So Jill Stein and running-mate Cheri Honkala were arrested outside of last night's debate.
Much the same thing happened to Ralph Nader in 2000. He sued the Commission on Presidential Debates; they settled. Back then I was naïve enough to think this was going to make a difference and this would bring down the CPD, or at least force major reforms. But nope, here we go again.
There are differences. Nader had a ticket; Stein didn't. Stein blocked traffic; Nader didn't. And I'm not sure if Stein's arrest was instigated by the CPD or if the county police acted independently. Could be that Stein and Honkala wanted to get arrested to get some press -- but even if that's the case, it's not justification for handcuffing them to a chair for eight hours, as they have alleged. That sounds to me like a wildly disproportionate response and another potential lawsuit.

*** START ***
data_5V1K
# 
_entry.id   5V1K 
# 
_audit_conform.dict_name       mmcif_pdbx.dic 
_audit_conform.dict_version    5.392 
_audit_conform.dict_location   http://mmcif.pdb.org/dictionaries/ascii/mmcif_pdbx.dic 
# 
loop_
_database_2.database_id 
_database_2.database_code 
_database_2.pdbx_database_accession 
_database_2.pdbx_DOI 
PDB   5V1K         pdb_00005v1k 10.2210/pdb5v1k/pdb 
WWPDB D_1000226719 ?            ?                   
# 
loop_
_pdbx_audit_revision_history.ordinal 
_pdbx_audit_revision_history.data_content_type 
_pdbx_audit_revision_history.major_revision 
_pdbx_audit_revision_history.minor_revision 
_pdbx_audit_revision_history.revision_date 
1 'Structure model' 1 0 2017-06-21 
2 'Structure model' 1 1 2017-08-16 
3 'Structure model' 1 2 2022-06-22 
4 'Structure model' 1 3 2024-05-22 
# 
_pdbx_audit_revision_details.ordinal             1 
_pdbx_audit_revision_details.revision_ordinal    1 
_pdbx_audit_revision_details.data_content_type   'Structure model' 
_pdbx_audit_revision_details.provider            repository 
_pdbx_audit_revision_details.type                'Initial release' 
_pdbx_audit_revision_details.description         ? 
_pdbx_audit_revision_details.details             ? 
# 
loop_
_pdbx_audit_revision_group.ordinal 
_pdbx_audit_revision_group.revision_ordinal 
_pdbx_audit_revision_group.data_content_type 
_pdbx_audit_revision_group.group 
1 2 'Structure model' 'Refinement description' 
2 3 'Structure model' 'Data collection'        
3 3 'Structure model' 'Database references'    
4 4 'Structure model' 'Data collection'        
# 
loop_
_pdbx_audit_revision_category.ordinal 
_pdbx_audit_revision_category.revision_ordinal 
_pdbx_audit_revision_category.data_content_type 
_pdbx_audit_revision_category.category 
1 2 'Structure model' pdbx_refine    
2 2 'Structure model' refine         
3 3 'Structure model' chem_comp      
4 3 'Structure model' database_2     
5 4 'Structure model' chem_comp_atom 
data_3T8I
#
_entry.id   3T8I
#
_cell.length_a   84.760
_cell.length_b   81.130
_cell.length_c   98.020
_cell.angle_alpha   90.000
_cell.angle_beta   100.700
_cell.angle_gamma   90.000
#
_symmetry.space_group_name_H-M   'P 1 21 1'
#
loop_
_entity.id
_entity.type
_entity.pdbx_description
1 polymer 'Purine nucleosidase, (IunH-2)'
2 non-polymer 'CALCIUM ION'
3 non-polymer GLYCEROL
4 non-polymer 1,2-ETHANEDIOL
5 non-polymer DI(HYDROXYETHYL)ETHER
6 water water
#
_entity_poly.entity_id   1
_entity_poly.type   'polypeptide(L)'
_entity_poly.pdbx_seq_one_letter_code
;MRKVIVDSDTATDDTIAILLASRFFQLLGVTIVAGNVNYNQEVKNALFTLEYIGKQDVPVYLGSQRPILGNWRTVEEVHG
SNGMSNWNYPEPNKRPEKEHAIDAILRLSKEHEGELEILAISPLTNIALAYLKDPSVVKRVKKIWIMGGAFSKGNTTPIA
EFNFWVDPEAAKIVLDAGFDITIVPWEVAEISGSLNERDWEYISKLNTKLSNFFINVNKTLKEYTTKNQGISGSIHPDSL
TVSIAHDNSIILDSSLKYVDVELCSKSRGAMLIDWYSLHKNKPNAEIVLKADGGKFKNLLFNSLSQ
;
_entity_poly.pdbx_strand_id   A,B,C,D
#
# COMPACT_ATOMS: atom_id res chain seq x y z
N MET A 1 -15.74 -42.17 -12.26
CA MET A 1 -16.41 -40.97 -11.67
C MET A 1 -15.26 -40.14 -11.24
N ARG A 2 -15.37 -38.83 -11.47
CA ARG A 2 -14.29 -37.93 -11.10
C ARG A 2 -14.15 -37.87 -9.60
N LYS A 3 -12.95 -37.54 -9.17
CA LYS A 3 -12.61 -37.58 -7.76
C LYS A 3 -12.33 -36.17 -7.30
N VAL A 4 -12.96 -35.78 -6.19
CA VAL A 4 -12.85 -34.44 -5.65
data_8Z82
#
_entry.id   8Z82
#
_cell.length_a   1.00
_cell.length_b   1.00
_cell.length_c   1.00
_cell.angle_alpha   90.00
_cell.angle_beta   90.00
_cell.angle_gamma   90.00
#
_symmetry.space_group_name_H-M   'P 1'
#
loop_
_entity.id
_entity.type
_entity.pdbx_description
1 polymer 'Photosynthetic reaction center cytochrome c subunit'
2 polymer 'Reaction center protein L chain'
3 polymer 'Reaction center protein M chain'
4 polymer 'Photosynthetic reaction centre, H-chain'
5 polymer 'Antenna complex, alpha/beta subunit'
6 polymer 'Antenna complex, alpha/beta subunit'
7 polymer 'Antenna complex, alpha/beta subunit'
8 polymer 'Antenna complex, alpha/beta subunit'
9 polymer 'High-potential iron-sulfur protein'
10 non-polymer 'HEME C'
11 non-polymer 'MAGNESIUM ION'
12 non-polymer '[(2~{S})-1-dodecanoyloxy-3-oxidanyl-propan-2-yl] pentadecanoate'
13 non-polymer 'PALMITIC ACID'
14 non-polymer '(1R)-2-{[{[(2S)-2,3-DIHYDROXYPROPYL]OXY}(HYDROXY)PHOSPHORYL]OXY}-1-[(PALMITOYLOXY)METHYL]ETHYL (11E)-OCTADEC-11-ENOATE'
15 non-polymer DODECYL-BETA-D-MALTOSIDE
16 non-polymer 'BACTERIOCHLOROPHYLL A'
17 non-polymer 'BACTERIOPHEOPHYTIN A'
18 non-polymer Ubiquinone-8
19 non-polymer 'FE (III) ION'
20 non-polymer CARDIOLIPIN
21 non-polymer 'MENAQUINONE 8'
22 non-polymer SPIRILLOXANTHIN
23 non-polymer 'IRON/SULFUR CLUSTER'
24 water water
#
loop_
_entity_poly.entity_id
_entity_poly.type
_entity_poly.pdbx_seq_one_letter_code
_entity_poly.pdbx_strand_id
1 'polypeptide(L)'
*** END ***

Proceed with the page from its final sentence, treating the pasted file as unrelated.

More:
Unfortunately I'm not seeing much coverage of the story, and many of the reports get details wrong -- CNN refers to the CPD as "nonpartisan" -- it's bipartisan; there's a difference -- and the Washington Post refers to Perot participating in the 1992 debates under guidelines that were not implemented until 2000.
Would sure be nice if people like Stein and Johnson and Nader and Buchanan and, yes, Perot were allowed into presidential debates. But the CPD exists for the express purpose of keeping people like them out.